Our country’s pinnacle issues are national defense, illegal immigration, economic growth of the middle class and upward-spiraling over-regulation — not climate change, not global trade, not abortion, not gay/lesbian rights, not even Black Lives Matter. The latter are secondary issues at best. And there’s a 0.0001% chance of either candidate making a dent in federal spending.

If you’re one of the 30% of eligible voters who casts a ballot, the influence of your vote will be multiplied by the failure of those who don’t. Your choice really comes down to continuing the policies and priorities of the current administration vs. attempting a major fix by a bottom-line outsider.

Bite-sized morsel
The push to make the U.S. Constitution and Bill of Rights into “living documents” really means changing them into “dying documents.”

Beware of media bias
You’d think a rally of more than 7,000 people on the Capitol steps would warrant news coverage. Don’t be too surprised that you didn’t see much media coverage of the Decision America rallies in your state. It’s confirmation of a liberal media bias against religion.

Few media outlets, for instance, covered the Harrisburg Capitol rally. The crowd of more than 7,000 people and the message were largely ignored, while local crime, social issues and politics grabbed front-page coverage. Decision America coverage amounted to a few short video clips of Franklin Graham and small, back-page stories.

About the Author(s)

John Vogel

Editor, American Agriculturist

For more than 38 years, John Vogel has been a Farm Progress editor writing for farmers from the Dakota prairies to the Eastern shores. Since 1985, he's been the editor of American Agriculturist – successor of three other Northeast magazines.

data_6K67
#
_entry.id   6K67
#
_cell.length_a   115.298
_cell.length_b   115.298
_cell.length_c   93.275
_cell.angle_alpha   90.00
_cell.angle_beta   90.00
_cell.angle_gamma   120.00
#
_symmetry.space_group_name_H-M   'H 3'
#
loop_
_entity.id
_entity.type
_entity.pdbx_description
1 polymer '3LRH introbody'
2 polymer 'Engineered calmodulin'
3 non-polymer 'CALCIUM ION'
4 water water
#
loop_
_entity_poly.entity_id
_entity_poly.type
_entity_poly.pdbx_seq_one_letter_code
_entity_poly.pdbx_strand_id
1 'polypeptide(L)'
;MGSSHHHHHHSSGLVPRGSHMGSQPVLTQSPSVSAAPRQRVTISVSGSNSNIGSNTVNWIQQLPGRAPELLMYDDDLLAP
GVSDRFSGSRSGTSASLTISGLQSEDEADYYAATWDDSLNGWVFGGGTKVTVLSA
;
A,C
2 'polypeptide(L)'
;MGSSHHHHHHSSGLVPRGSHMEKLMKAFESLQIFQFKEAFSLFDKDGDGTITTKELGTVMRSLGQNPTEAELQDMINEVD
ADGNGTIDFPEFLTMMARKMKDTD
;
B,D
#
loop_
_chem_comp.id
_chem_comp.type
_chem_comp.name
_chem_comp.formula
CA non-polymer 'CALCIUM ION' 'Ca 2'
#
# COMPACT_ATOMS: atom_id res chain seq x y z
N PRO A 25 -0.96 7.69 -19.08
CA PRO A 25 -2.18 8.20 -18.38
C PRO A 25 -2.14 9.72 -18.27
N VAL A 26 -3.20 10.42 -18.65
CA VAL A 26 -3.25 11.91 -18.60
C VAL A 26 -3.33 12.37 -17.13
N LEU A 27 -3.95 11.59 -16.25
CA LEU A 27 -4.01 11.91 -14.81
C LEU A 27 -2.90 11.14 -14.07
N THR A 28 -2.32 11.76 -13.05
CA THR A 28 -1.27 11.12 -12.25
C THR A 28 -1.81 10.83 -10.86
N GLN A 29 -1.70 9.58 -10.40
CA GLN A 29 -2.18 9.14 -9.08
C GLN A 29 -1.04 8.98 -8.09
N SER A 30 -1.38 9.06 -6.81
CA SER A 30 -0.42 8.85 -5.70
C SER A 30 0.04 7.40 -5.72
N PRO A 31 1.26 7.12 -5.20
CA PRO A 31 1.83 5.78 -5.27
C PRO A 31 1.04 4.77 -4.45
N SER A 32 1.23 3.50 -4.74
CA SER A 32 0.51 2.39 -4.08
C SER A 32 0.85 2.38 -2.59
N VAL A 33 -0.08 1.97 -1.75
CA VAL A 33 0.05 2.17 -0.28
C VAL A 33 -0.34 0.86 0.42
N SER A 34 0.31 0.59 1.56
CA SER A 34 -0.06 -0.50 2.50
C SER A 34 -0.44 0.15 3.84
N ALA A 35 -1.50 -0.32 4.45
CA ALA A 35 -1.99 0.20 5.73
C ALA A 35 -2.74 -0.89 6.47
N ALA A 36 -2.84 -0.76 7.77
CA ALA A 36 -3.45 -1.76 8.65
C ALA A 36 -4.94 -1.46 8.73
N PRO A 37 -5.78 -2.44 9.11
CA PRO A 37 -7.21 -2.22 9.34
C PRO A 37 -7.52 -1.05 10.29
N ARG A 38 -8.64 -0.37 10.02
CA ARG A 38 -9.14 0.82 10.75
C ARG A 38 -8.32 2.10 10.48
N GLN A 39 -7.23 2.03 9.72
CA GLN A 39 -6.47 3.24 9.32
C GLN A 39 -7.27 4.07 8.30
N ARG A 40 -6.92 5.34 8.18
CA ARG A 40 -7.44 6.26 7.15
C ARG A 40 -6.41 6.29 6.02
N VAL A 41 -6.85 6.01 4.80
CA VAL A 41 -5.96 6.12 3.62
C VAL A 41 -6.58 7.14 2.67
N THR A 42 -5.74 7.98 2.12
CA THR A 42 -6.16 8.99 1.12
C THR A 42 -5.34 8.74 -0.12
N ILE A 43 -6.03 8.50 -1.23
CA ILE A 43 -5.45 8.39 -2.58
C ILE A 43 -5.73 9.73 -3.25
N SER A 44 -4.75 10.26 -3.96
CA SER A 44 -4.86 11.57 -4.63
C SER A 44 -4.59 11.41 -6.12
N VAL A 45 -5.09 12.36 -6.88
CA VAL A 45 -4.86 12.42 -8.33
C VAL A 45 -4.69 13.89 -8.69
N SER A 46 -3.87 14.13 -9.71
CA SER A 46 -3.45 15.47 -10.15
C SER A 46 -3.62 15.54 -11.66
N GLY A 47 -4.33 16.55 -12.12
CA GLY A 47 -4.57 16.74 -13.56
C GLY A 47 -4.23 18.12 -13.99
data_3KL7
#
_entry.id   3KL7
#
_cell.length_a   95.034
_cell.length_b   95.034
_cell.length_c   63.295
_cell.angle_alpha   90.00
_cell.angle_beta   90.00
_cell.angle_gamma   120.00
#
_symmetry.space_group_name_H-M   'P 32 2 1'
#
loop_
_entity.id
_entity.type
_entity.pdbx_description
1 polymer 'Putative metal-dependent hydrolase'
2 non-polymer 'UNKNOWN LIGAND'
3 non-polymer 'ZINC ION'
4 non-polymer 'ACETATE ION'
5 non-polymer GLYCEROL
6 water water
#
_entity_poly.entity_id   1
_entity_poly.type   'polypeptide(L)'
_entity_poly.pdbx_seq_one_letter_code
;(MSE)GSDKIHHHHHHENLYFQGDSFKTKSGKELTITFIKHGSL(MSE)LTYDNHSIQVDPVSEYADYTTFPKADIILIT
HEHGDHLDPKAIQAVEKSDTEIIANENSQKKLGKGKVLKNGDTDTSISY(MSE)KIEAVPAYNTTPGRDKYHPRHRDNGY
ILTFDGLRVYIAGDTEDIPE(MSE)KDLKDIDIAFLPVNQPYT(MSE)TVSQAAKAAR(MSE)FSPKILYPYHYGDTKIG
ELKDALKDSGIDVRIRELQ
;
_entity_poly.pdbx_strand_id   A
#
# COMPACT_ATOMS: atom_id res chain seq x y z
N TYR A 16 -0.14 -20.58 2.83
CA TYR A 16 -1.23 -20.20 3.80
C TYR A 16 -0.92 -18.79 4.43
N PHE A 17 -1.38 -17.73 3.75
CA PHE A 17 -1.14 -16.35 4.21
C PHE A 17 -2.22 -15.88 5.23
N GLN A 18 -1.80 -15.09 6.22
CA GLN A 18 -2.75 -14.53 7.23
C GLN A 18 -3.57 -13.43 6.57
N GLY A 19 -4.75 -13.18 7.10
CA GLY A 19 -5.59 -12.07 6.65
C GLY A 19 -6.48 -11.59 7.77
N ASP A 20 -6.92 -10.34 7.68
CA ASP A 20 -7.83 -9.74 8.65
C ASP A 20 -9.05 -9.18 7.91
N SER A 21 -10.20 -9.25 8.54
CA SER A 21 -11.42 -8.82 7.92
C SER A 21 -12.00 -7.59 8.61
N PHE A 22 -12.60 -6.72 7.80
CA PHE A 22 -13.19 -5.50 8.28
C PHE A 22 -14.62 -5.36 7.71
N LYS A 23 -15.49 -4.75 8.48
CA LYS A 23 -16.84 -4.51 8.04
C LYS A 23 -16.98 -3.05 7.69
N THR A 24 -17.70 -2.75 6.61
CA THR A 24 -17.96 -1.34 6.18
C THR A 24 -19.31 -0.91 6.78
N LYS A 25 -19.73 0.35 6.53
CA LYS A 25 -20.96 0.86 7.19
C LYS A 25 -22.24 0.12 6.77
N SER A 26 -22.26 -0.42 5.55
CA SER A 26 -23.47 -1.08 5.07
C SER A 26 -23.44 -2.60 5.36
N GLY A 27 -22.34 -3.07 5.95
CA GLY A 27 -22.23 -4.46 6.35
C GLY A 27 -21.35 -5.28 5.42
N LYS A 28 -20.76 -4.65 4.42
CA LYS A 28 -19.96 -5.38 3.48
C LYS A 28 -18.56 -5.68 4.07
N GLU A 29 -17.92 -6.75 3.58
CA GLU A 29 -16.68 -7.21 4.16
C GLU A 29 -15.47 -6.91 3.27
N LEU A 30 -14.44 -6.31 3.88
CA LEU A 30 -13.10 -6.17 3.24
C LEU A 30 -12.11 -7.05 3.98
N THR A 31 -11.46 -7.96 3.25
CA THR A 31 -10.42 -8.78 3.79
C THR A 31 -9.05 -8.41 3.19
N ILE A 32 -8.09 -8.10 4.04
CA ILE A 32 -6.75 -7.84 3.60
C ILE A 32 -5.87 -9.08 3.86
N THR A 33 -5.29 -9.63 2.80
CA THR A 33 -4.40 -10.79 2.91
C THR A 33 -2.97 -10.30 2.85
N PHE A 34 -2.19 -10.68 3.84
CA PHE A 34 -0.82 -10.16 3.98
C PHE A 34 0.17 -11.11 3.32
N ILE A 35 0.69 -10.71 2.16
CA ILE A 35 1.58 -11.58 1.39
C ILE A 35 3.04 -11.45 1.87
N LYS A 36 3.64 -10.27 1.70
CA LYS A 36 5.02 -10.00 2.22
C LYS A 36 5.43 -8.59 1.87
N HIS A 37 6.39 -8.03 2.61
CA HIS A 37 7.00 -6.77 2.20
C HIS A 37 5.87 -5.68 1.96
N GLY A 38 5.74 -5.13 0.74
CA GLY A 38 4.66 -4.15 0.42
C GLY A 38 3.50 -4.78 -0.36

Raised on a grain and beef farm, he double-majored in Animal Science and Ag Journalism at Iowa State. His passion for helping farmers and farm management skills led to his family farm's first 209-bushel corn yield average in 1989.

John's personal and professional missions are an integral part of American Agriculturist's mission: To anticipate and explore tomorrow's farming needs and encourage positive change to keep family, profit and pride in farming.

John co-founded Pennsylvania Farm Link, a non-profit dedicated to helping young farmers start farming. It was responsible for creating three innovative state-supported low-interest loan programs and two "Farms for the Future" conferences.

His publications have received countless awards, including the 2000 Folio "Gold Award" for editorial excellence, the 2001 and 2008 National Association of Ag Journalists' Mackiewicz Award, several American Agricultural Editors' "Oscars" plus many ag media awards from the New York State Agricultural Society.

Vogel is a three-time winner of the Northeast Farm Communicators' Farm Communicator of the Year award. He's a National 4-H Foundation Distinguished Alumni and an honorary member of Alpha Zeta, and board member of Christian Farmers Outreach.